In Denmark, differential treatment within the regulatory framework segregates the labour market in two groups. The workers and the white-collar workers. Due to the differential treatment, the white-collar workers have improved conditions. This also relates to the posted workers in Denmark. Hence, these are entitled to improved condition when being pregnant or during maternity leave in Denmark.
Differential treatment within the regulatory framework is challenged with difficulties, when it relates to posted workers from Germany. Differential treatment is illegal in Germany due to their constitu-tion, which states that everyone is equal before the law. This principle is also codified in the Charter of Fundamental Rights of the European Union and the principle also applies in Denmark.
Germany accepted the precedence of EU, prerequisite that EU promised to protect German funda-mental rights on the same terms as German law does. Therefore, a posted worker from Germany, who does not meet the terms of a Danish white-collar worker, is able to demand the same rights regarding the content of the Danish Posting of Workers Act section 5, No. 4.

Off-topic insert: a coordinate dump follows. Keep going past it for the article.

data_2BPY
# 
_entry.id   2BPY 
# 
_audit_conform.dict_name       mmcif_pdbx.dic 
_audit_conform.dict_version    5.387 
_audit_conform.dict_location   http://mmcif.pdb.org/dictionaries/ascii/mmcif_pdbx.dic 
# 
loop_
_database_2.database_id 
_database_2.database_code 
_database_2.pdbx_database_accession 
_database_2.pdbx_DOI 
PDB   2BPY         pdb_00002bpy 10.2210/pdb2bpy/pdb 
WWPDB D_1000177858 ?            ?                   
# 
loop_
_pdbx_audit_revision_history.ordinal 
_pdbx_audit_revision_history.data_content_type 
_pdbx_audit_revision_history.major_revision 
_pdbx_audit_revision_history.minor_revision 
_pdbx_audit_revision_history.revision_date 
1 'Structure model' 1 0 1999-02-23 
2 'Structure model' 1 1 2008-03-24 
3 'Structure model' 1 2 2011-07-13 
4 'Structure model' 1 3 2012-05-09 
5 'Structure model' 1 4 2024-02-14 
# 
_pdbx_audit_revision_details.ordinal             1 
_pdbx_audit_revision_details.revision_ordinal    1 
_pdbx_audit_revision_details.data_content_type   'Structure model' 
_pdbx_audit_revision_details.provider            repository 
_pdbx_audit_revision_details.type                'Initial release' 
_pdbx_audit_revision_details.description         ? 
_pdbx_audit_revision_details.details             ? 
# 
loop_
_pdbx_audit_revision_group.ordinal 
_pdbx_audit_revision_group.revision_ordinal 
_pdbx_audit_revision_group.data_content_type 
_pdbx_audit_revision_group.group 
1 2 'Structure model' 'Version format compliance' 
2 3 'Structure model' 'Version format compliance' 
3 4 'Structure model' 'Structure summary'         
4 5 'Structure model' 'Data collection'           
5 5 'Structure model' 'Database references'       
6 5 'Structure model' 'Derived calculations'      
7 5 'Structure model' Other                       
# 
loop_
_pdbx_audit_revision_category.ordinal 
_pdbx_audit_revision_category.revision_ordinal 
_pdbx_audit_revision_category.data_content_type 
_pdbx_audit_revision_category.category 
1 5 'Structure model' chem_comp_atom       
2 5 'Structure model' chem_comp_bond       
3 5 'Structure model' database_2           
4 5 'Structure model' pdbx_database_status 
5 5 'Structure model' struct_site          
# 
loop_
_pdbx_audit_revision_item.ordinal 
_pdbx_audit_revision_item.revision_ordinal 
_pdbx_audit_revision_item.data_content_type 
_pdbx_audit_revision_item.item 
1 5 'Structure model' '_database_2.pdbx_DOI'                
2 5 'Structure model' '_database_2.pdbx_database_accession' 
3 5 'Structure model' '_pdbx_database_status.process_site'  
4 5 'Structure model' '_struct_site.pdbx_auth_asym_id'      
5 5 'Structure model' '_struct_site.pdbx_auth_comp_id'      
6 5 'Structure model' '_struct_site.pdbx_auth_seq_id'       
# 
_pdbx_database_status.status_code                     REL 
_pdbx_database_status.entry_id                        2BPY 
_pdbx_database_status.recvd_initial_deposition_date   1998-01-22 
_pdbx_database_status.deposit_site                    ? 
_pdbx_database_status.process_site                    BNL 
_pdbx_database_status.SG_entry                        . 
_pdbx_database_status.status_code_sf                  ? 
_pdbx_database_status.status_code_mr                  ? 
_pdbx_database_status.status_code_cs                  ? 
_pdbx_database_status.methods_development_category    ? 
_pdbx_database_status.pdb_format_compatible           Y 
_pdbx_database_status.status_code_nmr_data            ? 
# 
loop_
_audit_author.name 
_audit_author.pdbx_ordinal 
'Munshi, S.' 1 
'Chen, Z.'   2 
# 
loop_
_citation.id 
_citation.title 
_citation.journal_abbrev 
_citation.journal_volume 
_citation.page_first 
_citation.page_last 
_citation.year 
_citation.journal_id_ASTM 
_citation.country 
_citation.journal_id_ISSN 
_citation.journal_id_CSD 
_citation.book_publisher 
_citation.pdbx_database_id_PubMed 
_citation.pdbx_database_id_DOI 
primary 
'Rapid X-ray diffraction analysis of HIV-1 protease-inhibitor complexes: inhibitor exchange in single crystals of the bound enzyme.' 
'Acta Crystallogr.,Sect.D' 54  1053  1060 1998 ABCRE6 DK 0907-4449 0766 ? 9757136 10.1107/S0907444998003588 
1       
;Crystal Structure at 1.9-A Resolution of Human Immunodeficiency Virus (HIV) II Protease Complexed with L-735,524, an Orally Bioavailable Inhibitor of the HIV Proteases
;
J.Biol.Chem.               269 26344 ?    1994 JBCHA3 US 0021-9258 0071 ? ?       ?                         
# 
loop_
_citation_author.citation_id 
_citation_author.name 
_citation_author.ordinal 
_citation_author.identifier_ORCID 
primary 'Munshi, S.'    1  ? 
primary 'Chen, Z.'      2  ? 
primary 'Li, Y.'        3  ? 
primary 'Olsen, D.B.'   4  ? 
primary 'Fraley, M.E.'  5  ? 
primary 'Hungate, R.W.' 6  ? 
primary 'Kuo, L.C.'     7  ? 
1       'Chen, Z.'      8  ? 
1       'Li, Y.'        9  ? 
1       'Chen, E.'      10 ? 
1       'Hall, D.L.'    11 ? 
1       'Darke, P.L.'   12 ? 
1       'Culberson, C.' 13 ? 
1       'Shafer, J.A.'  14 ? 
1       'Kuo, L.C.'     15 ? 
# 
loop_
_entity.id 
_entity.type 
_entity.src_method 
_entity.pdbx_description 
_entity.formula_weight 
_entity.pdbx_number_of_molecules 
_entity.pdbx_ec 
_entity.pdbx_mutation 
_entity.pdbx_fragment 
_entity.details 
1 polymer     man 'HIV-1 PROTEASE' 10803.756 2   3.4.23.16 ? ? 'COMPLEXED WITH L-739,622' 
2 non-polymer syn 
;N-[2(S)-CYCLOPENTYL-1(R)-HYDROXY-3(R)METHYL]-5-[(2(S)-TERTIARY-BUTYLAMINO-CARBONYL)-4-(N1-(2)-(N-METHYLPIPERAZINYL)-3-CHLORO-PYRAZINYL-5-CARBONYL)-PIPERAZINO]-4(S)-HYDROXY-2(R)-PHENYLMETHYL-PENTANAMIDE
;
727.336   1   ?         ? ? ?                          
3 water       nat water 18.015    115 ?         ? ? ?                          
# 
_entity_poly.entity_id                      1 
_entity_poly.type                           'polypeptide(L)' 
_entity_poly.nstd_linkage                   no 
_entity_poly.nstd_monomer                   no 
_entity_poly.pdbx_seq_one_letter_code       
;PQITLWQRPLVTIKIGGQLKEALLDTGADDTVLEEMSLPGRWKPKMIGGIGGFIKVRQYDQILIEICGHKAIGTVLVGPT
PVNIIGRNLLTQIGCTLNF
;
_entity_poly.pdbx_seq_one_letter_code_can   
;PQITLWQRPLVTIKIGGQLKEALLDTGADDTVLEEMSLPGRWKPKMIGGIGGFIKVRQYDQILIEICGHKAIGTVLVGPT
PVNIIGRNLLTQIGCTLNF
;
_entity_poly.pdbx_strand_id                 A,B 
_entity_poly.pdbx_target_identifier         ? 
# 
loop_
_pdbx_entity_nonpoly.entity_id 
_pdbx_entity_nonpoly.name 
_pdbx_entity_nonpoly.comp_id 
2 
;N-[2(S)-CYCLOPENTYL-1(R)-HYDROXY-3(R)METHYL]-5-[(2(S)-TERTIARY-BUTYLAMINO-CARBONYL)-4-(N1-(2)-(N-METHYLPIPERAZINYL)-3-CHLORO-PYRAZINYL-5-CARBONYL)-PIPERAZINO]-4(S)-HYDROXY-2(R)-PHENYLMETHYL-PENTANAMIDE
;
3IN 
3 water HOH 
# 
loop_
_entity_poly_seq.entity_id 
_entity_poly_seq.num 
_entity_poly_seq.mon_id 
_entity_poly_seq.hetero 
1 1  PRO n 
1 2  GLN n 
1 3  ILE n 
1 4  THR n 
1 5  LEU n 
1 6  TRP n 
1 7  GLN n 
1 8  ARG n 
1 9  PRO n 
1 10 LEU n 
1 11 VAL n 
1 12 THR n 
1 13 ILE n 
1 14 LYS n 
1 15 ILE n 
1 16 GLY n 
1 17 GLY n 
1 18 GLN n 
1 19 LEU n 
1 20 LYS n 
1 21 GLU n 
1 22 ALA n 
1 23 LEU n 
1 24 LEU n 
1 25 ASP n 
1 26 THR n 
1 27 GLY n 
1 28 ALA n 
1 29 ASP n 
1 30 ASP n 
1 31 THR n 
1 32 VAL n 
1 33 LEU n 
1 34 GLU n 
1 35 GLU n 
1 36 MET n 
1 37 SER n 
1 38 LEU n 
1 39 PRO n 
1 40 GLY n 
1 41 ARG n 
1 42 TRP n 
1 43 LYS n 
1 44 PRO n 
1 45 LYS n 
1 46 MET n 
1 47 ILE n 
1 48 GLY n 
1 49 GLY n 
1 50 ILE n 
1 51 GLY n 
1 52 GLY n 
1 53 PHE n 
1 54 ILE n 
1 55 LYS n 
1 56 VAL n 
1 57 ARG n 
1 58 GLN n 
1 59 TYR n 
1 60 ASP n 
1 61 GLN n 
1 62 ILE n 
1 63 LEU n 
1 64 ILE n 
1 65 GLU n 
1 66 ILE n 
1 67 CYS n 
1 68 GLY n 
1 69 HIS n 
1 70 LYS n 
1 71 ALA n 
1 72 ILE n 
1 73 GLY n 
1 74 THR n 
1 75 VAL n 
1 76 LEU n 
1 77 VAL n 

Differential treatment can reasonable due to an economic rationale. When the economic rationale regarding this, is analysed, it is concluded that white-collar workers work more efficiently. Further-more, the white-collar workers are entitled to improved benefits regarding elements of salary to assure that they are kept in job. All transactions costs are kept to a minimum, the state is in a lower risk of paying government benefits, and conversely, white-collar workers contribute the state through taxes.
The Danish labour market is regulated by the Danish labour market model and its manner of agreeing on working conditions. Thus, social dumping can be difficult to prevent. On this basis, the possibility of a political determined minimum wage is analysed. However, the findings demonstrate that a min-imum wage will have a negative effect on the employment rate.
Finally, it is suggested that all posted workers should be able to keep the conditions of their country of residence regarding maternity leave or when being pregnant, provided that their country of resi-dence’s conditions is better than the Danish.
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